We were home.

Sheridan’s book, “A Seasoned Life Lived in Small Towns,” is available in Craig at Downtown Books and Steamboat Springs at Off the Beaten Path Bookstore. She also blogs at www.auntbeulah.com on the 1st and 15th of every month.




A Tradition Slightly Tweaked


Tevye sings about it in the Broadway musical, Fiddler on the Roof.

And the Benedetti’s live and breathe it every holiday.

Christmas Eve in our family means a traditional meatless dinner of fish and spaghetti. Christmas day you make lasagna and you carefully shape and fry the meatballs for the lasagna. It doesn’t matter that the meatballs are pulverized beyond recognition before you put them into the lasagna.

It’s tradition.

You mold and cook the meatballs before you cut them up. Period. You don’t mess with tradition.

So, one year when I was just a wee one and watching my Nonnie make meatballs for our Christmas meal, I asked her, “Nonnie, why do you roll up the meat and fry it, and then turn around and smush it all up before you make the lasagna?”

My Nonnie, never one to waste words when she didn’t have to, slowly bent her balding gray head to peer over her Ben Franklin glasses and said, “Lucie, non-ja bother Nonnie right now. I’m a busy makin’ a meat-ta-balls. Go outside and make-a-ta-snowman.”


Years go by and I’m watching my Mom make lasagna one holiday. She makes the meatball mixture, gets out a small cast iron frying pan, puts some olive oil in it, and starts heating the pan to fry the meatballs.

I decide to bring up the meatball question again and ask my Mom, “Why such a small frying pan, Mom, for so many meatballs?”

“Because, Lucie,” she says. “You want the meatballs to fry evenly and you don’t want to waste olive oil.”

By this time, I’m in college and have some education under my belt, so I ask her, “Ma, why waste time, energy and olive oil? Can’t you just make a big meatball patty, fry it up in a Teflon pan, not use any olive oil and have a healthier meatball mixture for the lasagna? It doesn’t make sense to spend all that time making meatballs and then break them apart for the lasagna.”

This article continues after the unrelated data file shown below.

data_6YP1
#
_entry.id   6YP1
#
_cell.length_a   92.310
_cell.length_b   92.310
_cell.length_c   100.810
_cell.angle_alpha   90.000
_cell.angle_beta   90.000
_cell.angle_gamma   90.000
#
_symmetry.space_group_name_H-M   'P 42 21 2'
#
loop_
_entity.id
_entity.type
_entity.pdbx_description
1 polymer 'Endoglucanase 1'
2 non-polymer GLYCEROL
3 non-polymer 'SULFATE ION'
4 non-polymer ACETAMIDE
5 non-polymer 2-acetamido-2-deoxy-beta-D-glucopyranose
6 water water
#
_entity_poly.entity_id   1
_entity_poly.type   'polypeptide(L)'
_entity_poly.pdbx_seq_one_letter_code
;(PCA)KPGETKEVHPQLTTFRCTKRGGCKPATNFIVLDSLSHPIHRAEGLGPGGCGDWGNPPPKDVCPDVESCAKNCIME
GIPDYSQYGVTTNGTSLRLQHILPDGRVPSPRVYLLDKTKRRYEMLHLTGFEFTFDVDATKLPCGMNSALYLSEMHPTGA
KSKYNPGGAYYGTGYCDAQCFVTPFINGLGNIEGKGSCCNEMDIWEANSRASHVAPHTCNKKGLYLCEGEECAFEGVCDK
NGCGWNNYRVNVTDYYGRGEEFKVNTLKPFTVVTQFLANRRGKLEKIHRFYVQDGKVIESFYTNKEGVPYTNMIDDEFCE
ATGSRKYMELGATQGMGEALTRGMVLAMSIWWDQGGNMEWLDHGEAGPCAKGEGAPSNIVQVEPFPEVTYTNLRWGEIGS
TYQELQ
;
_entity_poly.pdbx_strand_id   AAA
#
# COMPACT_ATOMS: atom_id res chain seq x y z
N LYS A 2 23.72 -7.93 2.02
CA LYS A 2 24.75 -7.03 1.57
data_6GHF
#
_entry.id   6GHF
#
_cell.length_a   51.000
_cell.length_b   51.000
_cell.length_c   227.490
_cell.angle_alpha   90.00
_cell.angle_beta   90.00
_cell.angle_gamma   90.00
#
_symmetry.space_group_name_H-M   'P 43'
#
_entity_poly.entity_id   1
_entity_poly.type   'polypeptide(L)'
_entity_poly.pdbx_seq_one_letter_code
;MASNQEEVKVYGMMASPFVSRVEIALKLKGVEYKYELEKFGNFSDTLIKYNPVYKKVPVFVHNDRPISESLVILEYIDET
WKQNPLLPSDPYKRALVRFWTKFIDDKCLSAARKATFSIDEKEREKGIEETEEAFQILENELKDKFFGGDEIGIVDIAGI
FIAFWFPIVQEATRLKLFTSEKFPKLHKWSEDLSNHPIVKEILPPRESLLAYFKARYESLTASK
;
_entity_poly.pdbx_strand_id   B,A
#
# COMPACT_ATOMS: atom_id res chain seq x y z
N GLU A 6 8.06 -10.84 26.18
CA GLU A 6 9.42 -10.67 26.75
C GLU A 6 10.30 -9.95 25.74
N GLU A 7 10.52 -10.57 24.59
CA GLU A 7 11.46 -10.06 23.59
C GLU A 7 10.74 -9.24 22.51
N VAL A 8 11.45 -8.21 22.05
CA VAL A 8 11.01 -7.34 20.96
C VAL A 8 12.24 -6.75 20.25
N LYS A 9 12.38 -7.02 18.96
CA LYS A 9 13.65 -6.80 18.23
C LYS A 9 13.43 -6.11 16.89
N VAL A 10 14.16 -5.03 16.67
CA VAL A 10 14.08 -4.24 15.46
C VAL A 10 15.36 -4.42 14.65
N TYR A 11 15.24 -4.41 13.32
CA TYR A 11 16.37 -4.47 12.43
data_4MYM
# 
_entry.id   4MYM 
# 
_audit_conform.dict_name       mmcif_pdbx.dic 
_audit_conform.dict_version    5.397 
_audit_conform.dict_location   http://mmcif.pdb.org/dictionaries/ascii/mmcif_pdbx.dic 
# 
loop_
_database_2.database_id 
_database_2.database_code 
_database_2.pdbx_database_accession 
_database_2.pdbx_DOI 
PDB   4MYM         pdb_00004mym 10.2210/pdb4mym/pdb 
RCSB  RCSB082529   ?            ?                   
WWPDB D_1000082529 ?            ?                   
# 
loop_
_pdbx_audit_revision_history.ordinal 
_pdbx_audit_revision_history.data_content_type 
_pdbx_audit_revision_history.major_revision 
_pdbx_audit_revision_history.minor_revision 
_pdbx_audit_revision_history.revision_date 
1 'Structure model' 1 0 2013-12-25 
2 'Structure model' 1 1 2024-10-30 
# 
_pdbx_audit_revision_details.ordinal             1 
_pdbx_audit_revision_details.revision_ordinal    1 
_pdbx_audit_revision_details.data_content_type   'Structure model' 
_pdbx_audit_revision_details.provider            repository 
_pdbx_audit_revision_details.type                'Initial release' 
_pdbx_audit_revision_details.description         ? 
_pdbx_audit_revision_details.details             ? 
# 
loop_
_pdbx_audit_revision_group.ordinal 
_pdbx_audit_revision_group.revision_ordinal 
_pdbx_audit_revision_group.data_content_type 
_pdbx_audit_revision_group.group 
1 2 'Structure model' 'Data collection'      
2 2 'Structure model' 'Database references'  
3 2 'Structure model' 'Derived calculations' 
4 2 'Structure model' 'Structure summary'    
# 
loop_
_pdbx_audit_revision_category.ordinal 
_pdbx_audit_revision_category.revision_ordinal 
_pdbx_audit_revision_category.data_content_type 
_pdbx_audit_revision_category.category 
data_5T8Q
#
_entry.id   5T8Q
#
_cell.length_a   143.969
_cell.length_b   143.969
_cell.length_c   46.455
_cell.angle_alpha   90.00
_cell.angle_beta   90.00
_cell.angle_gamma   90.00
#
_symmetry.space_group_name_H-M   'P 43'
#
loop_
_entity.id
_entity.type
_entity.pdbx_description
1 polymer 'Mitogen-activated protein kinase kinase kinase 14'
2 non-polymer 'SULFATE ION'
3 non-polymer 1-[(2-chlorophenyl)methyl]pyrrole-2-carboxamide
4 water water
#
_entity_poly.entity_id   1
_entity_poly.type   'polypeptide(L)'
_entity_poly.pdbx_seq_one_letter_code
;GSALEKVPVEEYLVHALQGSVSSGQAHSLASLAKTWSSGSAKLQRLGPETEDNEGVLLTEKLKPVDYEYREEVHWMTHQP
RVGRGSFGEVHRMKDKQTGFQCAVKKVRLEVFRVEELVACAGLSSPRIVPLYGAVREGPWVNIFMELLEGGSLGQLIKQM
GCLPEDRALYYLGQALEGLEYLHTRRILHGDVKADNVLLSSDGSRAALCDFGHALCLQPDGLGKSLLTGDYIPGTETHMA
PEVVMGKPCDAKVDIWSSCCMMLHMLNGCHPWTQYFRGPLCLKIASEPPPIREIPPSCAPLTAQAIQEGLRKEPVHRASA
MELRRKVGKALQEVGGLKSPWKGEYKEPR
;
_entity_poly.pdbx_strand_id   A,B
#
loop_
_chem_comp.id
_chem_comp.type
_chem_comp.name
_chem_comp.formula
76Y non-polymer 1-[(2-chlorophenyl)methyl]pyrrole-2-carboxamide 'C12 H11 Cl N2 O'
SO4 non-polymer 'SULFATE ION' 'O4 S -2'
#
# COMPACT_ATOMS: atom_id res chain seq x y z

Cazzo (Ot-so!), Lucie!” Mom responds. “You drive me nuts. Ya wanna leave me alone and go put up some Christmas decorations?”


Eventually, I move out to CA from my home in upstate NY and start my own Christmas traditions and decide to make lasagna for my friends. I’m prepping the lasagna in advance, so I can just pop it into the oven on the night I serve it, and I catch myself standing over a small frying pan; carefully turning the meatballs in the olive oil. Suddenly, it dawns on me, “Cazzo! I’m doing the same damn thing my mother and Nonnie did for years. What the heck is wrong with me?”


Today I’m old and balding like my mother and Nonnie before me, and I’m making lasagna like tradition dictates, but my meatball mixture is frying up as one monster pancake in a large Teflon pan as I write this. And the last time I tested it, the meatball tortilla tasted just as good as Mom’s and Nonnie’s.

Traditions are important. Carefully woven, they make a family a family, and certainly make for good memories and storytelling. Sometimes, though, traditions need to be tweaked, or we need to start a new one.

This was one of those times.

Hopefully, Nonnie’s looking down from the heavens – over those silly Ben Franklin glasses of hers and grinning from ear to ear – watching her pesky granddaughter still carrying on a Benedetti tradition; a tradition slightly tweaked, but a tradition steeped in love and years of family history.